In retrospect, I realize that all of these teachers and some of the students were simply products of their environment, but they triggered in me a strong desire to start my own personal civil rights movement to show everyone that I was just as good as they were by doing better than they did in school. As my academic awards and accomplishments continued to pile up, I had to combat feelings of superiority, which proved to be just as difficult as the task of fighting off an inferiority complex. Nevertheless, by the time I was in high school I had come to understand that people are people, and that their external appearance was not a good predictor of what kind of people they were.
In April of 1968, on the day after Dr. Martin Luther King Jr. was assassinated, a major riot broke out at my high school in inner-city Detroit. Most of the black students were so outraged that they were trying to physically harm anyone who was white. Some very serious beatings took place, and I saw many of my white friends being harassed. The student population of the school was about 70 percent black, so the white students did not have much of a chance. At the time, I held a job as the biology laboratory assistant setting up experiments for the other students. The department even trusted me with a key to the science classrooms and the greenhouse. So during the riot, I used that key to open the greenhouse and hide several white students during the melee.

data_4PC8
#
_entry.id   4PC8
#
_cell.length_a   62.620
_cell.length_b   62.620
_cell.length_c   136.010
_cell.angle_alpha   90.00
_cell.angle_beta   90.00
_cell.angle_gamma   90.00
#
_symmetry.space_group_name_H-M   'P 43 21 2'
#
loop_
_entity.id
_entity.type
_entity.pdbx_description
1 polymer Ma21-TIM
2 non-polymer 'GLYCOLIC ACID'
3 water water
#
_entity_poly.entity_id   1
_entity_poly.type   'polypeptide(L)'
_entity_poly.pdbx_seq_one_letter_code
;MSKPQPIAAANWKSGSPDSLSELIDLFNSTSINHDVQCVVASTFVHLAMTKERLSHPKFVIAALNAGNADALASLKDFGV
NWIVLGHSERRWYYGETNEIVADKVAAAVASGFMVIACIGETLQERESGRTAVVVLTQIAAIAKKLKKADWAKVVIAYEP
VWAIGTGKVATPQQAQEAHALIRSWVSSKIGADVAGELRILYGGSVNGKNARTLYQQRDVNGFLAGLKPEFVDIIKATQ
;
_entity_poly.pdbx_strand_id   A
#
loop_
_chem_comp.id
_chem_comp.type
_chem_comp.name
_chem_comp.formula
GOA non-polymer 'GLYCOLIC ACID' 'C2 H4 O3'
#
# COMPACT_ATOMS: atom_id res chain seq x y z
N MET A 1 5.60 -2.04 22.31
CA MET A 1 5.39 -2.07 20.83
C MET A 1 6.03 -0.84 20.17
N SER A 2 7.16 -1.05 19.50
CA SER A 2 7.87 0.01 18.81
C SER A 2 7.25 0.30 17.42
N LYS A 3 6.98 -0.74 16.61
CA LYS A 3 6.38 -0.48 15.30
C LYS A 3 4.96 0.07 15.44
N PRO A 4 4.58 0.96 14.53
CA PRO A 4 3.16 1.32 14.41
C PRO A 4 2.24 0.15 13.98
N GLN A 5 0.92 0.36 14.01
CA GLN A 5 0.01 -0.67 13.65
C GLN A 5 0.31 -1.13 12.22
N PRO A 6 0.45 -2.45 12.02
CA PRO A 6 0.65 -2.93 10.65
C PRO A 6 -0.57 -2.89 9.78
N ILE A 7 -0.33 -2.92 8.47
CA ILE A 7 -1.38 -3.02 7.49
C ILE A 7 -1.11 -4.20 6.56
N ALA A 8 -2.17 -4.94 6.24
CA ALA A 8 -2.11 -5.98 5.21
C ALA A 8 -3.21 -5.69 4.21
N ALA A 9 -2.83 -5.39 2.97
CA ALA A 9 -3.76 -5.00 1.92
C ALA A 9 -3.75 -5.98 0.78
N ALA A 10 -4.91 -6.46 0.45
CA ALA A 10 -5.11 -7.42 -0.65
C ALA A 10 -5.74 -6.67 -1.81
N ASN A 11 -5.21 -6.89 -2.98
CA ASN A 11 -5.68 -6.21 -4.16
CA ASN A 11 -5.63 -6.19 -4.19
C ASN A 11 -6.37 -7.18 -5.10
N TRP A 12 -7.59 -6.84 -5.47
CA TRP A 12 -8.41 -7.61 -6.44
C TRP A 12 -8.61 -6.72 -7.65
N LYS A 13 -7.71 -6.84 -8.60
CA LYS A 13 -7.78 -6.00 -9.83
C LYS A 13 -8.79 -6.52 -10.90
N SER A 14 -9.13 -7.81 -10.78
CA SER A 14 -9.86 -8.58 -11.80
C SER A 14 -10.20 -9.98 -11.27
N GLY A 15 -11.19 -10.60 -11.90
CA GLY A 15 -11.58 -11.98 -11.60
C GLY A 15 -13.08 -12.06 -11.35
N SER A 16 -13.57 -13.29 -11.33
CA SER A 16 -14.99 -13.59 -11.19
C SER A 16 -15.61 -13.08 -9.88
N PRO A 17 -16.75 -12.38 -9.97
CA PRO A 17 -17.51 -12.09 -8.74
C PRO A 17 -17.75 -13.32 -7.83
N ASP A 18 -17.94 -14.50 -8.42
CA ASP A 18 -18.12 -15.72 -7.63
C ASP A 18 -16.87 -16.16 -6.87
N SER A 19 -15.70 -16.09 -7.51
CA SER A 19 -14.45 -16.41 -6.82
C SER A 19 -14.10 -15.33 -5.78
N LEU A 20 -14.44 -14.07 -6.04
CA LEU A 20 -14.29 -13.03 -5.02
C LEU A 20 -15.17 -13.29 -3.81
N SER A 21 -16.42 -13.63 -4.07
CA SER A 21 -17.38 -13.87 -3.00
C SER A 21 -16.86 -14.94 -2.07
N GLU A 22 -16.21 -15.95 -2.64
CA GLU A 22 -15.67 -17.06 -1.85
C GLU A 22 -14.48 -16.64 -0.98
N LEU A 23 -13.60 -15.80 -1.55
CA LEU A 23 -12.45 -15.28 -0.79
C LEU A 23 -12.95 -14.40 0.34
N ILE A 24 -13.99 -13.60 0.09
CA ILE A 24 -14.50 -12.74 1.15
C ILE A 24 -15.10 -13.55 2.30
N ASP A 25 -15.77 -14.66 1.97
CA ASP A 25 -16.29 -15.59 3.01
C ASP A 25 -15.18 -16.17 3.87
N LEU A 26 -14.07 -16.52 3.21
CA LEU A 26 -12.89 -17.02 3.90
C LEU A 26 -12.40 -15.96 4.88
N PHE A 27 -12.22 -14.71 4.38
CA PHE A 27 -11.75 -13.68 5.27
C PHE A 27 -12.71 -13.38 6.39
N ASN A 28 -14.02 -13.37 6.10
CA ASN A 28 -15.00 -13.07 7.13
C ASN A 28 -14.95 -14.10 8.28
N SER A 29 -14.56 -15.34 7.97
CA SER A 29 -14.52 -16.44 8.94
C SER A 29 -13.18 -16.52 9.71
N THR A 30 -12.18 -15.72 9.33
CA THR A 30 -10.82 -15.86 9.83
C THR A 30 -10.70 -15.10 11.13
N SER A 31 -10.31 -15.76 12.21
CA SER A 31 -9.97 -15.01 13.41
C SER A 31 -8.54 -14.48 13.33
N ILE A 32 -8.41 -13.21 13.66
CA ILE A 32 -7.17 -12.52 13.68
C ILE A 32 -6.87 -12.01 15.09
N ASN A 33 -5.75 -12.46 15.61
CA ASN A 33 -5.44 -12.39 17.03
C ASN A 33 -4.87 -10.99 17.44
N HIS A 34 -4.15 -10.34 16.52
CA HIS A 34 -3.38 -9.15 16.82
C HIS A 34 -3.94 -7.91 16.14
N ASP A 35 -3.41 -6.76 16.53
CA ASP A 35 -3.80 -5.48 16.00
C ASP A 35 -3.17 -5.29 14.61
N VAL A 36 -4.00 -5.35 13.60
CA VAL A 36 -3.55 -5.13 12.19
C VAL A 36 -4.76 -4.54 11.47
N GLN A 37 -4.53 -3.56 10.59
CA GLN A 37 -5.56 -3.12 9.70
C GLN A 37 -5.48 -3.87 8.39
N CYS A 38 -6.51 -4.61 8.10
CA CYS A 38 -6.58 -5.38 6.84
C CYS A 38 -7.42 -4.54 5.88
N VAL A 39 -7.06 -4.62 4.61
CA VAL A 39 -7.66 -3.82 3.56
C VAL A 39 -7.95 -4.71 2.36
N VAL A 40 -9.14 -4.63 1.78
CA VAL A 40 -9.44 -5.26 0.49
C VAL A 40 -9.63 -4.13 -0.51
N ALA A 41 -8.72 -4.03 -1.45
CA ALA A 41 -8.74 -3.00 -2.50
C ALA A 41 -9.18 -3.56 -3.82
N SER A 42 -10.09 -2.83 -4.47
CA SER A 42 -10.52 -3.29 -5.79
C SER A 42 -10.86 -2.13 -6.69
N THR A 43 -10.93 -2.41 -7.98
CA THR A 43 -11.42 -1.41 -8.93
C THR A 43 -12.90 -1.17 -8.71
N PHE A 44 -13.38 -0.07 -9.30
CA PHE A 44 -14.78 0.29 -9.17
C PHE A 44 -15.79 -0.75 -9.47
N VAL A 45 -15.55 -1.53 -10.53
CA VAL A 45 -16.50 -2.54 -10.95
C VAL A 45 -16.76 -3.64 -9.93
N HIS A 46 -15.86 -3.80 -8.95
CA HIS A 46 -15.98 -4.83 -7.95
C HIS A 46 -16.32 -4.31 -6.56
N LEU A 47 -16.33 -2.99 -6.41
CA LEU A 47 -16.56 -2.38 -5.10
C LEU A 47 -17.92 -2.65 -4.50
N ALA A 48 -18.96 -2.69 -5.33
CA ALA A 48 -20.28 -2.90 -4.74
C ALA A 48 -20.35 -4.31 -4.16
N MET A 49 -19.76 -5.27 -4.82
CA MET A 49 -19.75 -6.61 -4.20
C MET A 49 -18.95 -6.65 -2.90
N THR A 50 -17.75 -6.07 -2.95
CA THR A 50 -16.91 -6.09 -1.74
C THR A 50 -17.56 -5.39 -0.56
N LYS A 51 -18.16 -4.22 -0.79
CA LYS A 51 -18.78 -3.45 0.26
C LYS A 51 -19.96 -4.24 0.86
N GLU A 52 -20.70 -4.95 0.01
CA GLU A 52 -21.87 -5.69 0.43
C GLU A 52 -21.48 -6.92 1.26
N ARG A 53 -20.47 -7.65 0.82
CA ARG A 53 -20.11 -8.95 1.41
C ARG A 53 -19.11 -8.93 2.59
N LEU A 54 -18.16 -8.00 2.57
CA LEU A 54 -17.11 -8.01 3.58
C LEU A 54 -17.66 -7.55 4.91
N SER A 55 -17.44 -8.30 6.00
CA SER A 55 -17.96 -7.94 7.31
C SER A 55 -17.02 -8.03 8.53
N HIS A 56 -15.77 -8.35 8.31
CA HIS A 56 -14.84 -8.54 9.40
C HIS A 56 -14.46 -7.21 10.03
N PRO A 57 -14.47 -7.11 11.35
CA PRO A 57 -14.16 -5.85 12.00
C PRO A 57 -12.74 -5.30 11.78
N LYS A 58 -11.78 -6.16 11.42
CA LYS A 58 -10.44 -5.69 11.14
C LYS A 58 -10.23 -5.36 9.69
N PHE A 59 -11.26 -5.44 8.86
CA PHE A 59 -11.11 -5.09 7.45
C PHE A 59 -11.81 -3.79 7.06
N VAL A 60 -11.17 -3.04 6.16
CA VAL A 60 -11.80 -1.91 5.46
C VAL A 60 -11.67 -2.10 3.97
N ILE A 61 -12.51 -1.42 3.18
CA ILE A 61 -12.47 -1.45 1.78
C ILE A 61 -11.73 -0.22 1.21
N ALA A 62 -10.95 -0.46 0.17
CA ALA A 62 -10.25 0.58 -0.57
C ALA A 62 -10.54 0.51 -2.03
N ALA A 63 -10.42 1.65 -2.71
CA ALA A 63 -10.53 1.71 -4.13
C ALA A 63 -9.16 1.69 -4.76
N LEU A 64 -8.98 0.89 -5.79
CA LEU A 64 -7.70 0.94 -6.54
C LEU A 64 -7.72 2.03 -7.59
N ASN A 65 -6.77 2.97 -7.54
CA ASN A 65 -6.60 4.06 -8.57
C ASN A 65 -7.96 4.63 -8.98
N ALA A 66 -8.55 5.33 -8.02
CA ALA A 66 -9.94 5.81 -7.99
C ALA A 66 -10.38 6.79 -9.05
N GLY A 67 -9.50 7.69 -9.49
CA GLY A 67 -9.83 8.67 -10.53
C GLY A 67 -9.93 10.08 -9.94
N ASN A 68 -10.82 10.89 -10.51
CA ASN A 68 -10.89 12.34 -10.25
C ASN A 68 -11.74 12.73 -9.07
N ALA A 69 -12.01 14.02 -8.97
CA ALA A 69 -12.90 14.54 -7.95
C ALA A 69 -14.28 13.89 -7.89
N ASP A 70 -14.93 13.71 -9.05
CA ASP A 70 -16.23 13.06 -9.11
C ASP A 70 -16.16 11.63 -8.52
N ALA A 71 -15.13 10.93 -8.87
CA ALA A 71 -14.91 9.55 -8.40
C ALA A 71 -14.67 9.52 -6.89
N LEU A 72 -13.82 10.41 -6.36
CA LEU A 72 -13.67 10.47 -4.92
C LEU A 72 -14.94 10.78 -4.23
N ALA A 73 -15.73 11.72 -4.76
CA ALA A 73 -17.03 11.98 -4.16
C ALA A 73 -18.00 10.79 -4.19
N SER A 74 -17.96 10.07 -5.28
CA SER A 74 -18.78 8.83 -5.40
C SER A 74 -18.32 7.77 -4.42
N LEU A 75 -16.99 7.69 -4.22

By that time in my life, I understood the extent of racism in America, but I also was beginning to have hope for the future. Having lived and studied among both black and white cultures, I knew that there are good white and black people and there are bad white and black people. It mattered not what color your skin was on the outside, but rather what the condition was of your heart and mind inside. And as I better understood human nature, I felt more emboldened to do things differently than everybody else and to chart my own course for a successful life.
I think that many of the people involved in the founding of our nation also felt they were victims of injustice, but they too had a profound understanding of human nature and set out to design a system different from previous governments that would level the playing field.
Today our nation faces a challenge of a different kind—one that nevertheless requires of us all a movement to stand up for our civil rights. One that asks us to educate ourselves as to the founders' original vision for our nation and to take action to assure we protect and pursue that vision. While many nations lean on their past to give them a sense of accomplishment, the United States has a history of redefining itself and moving forward to ensure that there is indeed liberty and justice for all.
A New World Springs Forth